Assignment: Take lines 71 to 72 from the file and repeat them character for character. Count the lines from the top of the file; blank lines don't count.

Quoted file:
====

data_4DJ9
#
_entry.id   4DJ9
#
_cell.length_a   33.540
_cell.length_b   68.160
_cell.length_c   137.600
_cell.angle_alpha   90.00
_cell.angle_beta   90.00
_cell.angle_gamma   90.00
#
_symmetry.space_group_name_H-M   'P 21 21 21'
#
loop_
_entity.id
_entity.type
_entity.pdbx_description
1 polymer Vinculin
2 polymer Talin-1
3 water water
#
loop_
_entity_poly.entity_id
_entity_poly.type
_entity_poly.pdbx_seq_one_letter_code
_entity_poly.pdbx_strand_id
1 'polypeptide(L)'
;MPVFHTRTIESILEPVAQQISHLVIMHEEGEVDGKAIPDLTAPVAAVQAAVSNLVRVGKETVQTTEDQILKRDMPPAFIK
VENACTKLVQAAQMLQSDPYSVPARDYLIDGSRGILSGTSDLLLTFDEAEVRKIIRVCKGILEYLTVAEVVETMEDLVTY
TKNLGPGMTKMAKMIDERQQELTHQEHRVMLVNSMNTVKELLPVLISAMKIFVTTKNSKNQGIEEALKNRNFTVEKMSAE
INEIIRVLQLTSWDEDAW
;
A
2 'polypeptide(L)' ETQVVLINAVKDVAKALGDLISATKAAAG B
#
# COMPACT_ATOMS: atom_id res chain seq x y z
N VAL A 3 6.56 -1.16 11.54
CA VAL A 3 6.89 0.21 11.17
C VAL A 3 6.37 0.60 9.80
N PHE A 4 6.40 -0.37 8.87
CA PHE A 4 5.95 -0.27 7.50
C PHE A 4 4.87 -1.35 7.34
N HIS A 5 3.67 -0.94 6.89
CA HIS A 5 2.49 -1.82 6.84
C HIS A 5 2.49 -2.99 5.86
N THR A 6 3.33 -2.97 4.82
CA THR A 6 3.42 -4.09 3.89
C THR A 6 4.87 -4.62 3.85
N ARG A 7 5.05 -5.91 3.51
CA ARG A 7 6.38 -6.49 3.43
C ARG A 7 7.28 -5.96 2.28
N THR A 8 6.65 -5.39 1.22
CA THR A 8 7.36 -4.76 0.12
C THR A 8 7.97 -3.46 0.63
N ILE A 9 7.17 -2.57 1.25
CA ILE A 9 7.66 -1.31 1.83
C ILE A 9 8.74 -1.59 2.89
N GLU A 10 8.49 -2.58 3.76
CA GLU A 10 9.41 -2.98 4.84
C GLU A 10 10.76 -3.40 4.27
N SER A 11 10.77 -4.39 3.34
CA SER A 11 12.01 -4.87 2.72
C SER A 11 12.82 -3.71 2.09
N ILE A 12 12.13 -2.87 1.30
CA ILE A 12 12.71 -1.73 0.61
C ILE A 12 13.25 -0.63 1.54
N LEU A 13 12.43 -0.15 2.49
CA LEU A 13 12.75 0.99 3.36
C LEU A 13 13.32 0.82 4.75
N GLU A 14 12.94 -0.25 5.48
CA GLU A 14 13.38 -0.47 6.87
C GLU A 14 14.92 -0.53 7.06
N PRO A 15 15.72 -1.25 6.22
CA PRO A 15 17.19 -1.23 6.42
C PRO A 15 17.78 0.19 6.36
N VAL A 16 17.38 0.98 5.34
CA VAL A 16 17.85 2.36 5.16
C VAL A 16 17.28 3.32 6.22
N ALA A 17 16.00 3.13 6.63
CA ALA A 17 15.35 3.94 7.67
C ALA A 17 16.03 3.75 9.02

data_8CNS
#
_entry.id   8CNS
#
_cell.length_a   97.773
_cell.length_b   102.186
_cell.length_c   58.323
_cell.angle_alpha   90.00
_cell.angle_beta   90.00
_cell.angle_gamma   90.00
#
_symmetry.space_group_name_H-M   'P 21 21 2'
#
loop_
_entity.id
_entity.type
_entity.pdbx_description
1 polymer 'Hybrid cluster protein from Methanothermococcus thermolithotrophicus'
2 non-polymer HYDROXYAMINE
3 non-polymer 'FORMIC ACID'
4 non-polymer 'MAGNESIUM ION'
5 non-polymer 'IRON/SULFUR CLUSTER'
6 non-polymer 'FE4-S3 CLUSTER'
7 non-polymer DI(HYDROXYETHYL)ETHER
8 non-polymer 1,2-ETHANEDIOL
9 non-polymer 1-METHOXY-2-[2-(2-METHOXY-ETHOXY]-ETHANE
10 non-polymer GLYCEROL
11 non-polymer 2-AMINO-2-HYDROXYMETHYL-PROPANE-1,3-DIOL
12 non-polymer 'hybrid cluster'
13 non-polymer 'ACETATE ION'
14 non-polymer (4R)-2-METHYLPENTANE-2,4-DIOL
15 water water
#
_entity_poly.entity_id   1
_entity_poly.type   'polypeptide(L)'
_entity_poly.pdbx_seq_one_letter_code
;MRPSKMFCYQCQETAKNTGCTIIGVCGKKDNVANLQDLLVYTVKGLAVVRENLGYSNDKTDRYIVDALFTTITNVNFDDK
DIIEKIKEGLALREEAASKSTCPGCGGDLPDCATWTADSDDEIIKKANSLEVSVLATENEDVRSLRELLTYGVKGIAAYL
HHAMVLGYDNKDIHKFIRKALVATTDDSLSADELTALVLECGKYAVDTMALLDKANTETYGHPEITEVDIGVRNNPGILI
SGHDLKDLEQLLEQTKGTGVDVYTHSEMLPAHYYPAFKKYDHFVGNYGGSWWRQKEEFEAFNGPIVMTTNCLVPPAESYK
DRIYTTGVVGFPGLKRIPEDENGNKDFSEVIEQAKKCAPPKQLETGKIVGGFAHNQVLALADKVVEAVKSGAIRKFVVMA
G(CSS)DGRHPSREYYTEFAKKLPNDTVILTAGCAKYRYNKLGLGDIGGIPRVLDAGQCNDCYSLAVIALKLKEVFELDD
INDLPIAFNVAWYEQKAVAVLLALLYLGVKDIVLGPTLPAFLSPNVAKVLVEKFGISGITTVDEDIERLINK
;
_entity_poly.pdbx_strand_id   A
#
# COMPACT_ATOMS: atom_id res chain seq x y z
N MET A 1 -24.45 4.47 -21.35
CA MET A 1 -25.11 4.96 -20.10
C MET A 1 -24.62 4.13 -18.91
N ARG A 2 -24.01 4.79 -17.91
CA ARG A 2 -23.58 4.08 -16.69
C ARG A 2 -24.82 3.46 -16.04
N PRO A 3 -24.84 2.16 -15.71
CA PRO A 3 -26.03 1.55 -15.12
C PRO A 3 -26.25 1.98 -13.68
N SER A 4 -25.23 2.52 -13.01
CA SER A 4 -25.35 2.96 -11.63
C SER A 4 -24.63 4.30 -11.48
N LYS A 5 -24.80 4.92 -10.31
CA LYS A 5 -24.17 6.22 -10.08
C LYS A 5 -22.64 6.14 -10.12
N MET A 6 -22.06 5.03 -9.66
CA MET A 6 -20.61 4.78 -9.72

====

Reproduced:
CA GLU A 14 13.38 -0.47 6.87
C GLU A 14 14.92 -0.53 7.06